{
    if (System.IO.File.Exists(Path))
    {
      try
      {
        Xml.XmlDocument Result = new Xml.XmlDocument();
        Result.Load(Path);
        return Result;
      }
      catch
      {
        return null;
      }
    }
    else
      return null;
  }
}

Everything should be fairly straightforward so far. We have to write the CreatePluginFile() and UpdatePluginFile() methods and fill in the TODO section. This covers the requirement to scan the folder for updates (from the list above). At this point, a discussion of the XML file is warranted.

I've decided that plugins will be scanned for pertinent classes and this data will be placed in an xml file called plugins.xml in the folder containing the libraries. Multiple types of plugins can be indexed in the same file, so this satisfies the requirement of indexing the library fairly nicely.

As you can see from the code, data is being read from a file called plugins.xml. Presumably we should write to this same file. For the format of the file, I decided to use the following:

<plugins updated="11/10/2003 2:22:05 PM">
  <retired>
    <plugin>C:\DOCUME~1\MACHINE\ASPNET\LOCALS~1\Temp\tmp7C1.tmp</plugin>
  </retired>
  <active type="widgets" updated="11/10/2003 2:22:05 PM">
    <plugin library="Widget.dll" interface="IWidget" 
           name="widget1" fullname="mynamespace.widget1">
      C:\DOCUME~1\MACHINE\ASPNET\LOCALS~1\Temp\tmp7C2.tmp
    </plugin>
    <plugin library="Widget.dll" interface="IWidget" 
          name="widget2" fullname="myothernamespace.widget2">
      C:\DOCUME~1\MACHINE\ASPNET\LOCALS~1\Temp\tmp7C2.tmp
    </plugin>
  </active>
</plugins>

There's a good amount of data in here. I'll briefly touch on the important parts. Plugins is our root node. The timestamp here is just for information purposes. Retired contains plugin elements marked for deletion. The system should delete these whenever locks on them have died to conserve server space (trust me, it bites when you unexpectedly run out of space due to this folder not being cleared out). The active block are plugins which are currently available. We'll use it's updated attribute later to determine whether files are new. The type attribute matches the PluginClass specified above. This prevents plugins of different types from bumping into each other.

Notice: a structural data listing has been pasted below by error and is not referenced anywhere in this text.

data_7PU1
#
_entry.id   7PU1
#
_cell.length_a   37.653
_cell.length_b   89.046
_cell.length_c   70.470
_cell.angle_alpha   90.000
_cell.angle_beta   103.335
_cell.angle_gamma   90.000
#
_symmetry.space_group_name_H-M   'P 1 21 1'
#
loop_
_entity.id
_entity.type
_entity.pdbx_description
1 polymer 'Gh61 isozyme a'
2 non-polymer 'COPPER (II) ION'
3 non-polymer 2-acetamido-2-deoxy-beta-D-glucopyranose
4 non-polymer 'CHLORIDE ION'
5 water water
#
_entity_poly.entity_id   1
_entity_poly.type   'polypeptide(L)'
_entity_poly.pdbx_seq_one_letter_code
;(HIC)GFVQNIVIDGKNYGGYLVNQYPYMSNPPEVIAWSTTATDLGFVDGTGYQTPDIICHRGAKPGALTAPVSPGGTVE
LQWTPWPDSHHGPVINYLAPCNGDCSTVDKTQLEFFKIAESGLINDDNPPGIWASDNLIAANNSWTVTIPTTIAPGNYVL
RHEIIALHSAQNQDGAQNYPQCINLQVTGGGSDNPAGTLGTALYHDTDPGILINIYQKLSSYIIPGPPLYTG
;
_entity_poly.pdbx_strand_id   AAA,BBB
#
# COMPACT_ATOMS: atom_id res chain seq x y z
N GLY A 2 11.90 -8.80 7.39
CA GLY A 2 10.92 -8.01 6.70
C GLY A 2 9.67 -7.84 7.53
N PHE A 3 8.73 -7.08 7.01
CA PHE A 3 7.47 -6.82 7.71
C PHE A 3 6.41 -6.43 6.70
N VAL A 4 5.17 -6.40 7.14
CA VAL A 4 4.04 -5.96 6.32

In the plugin element, the interface attribute just tells us which interface was matched (so we can verify that this should be included), the name and fullname attributes specify the class name and class name along with all namespaces respectively. The contents of the element is the location of the DLL itself. You may notice that it points to files in the temp directory. We will copy the files there when we notice new ones.

So we need to load up the library and return the appropriate type. This is easy enough now that we know where in the xml file this data is. So...

System.Xml.XmlElement LibraryNode = (System.Xml.XmlElement)
     PluginLibrary.SelectSingleNode(
    "plugins/active[@type='" + PluginClass + "']/plugin[@name='" + 
     Class.ToLower() + "' or @fullname='" + Class.ToLower() + "']");
if (LibraryNode != null)
{
  System.Reflection.Assembly PluginAssembly = 
    System.Reflection.Assembly.LoadFile(LibraryNode.InnerText);
  return PluginAssembly.GetType(LibraryNode.GetAttribute("fullname"),
     false, true);
}

... replace the TODO section above with this little gem and, pending a valid file, we're all set. The rest of this deals with that "pending". For the uninitiated, the code above finds the file path for the desired assembly, loads it up using Reflection, and creates a new Type object accordingly.

Now because this article is getting a little long, here are the CreatePluginFile() and UpdatePluginFile() methods:

private static Xml.XmlDocument CreatePluginFile(string PluginFolder, 
   string PluginClass, Type[] PluginTypes)
{
  Xml.XmlDocument PluginLibrary = new Xml.XmlDocument();

  PluginLibrary.LoadXml("<PLUGINS><RETIRED /></PLUGINS>");

  AddAssembliesToPluginFile(PluginFolder, PluginClass, 
     PluginLibrary, PluginTypes);

  PluginLibrary.Save(System.IO.Path.Combine(PluginFolder, "plugins.xml"));
  return PluginLibrary;
}



private static Xml.XmlDocument UpdatePluginFile(string PluginFolder, 
    string PluginClass, Type[] PluginTypes)
{
  Xml.XmlDocument PluginLibrary = new Xml.XmlDocument();

  try
  {